See our Vicarage Woodbridge Road page for an 1884 map of Nelson Road.

Henslow Cottages
Further up Nelson Road towards the Woodbridge Road is a terrace bearing the plaque:
Ipswich Historic Lettering: Henslow Cottages 1   Ipswich Historic Lettering: Henslow Cottages 22016 images
This is an interesting attribution, and compares with 'Henslow Terrace, 1868' at the beginning of Henley Road – scroll down for the images and detail. The Henslow Terrace name is in a more logical geographical position, being sited close to the Ipswich Museum, of which institution Darwin's mentor, John Stevens Henslow, was the second president. So why does the name crop up thirty-one years later – and a mile-and-a-half away – in Nelson Road? There is another Henslow Terrace in – guess where? – Henslow Road on the California Estate.

Crabbe Street
Ipswich Historic Lettering: Percy Cottages
14 Crabbe Street
Another even more florid example of a Freehold Land Society property, carefully tended by the owners:
(sadly no date, but 1860s/1870s is most likely).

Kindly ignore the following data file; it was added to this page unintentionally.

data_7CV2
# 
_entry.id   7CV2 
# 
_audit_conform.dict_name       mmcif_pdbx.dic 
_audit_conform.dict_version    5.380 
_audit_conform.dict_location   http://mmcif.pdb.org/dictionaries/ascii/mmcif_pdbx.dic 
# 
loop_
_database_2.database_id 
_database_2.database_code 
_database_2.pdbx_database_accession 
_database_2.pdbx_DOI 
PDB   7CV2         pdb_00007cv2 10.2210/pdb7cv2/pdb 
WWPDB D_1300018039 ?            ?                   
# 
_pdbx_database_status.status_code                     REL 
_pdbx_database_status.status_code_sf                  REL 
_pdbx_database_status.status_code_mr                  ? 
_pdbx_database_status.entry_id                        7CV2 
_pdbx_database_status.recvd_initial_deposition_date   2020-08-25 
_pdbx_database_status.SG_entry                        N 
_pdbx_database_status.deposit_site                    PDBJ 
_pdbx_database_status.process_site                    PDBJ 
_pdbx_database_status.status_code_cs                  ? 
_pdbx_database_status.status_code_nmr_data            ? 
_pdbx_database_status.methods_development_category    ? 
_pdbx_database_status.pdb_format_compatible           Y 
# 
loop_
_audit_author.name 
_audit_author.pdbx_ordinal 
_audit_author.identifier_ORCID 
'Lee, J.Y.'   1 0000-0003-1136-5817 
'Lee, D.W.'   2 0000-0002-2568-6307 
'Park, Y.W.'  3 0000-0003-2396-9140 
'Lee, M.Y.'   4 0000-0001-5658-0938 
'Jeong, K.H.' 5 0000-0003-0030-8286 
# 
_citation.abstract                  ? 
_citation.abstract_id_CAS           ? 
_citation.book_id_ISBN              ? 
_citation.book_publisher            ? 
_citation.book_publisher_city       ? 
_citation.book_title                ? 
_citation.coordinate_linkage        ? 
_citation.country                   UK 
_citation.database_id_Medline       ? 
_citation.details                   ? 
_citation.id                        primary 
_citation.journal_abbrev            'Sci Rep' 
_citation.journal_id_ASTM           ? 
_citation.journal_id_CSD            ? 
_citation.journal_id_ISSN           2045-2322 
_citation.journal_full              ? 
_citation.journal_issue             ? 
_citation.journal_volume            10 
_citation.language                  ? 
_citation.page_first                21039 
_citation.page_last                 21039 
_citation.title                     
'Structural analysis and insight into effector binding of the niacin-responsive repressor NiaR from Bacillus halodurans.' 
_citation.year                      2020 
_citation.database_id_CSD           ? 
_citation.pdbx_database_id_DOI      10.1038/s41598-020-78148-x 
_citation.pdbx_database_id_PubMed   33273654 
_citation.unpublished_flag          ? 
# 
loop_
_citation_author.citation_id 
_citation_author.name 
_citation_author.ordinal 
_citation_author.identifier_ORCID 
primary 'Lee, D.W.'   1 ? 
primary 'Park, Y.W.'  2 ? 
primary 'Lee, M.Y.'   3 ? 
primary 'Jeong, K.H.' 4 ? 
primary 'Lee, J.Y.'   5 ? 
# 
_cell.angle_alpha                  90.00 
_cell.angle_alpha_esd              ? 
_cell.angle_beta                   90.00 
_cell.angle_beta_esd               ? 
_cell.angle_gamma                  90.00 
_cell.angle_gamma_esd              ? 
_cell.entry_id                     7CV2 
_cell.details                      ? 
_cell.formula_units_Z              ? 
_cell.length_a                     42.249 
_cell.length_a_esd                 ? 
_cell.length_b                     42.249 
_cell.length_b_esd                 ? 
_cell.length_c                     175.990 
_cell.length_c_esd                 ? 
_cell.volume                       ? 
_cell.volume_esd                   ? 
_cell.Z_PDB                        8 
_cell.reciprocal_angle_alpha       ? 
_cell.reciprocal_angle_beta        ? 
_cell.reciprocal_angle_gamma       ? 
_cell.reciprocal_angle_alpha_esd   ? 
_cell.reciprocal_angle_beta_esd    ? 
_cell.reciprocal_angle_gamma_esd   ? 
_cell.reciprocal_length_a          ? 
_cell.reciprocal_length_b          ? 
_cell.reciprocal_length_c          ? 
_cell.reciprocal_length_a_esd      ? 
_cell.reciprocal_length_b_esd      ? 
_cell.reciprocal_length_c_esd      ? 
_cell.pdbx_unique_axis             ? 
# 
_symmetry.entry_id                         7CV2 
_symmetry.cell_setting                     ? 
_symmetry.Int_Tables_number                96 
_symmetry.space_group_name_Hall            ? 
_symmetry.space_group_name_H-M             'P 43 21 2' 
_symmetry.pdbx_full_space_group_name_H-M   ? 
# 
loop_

Ipswich Historic Lettering: Percy Cottages 22013 image
The 2013 image above shows that the lettering on Percy Cottages has been whitewashed over. Compare with other scrolled house names at York Terrace and Clarence House.

Ipswich Historic Lettering: Kenmore 1a2013 images
29 Crabbe Street
This is a rather stylish way to name one's house, a colourful stained glass door panel. Wonder what it looks like from inside. High up on the gable appears a date: probably hand-done by a builder?
Ipswich Historic Lettering: Kenmore 3

41 Crabbe Street: the name that never was.
Ipswich Historic Lettering: Crabbe Street 1   Ipswich Historic Lettering: Crabbe Street 2
This flint and brick-built detached house stands back from the road and bears an unusual scrolled shield name-plaque in the gable which is blank. It is quite common to find name tablets and cartouches with no lettering on houses, but this one is particularly decorative and, ultimately, pointless. Some house-owners have gone to the expense of having the house name plaque removed from the fabric of the building, to be replaced by bricks; see our Rosehill house names page for an example. They must have really hated that name.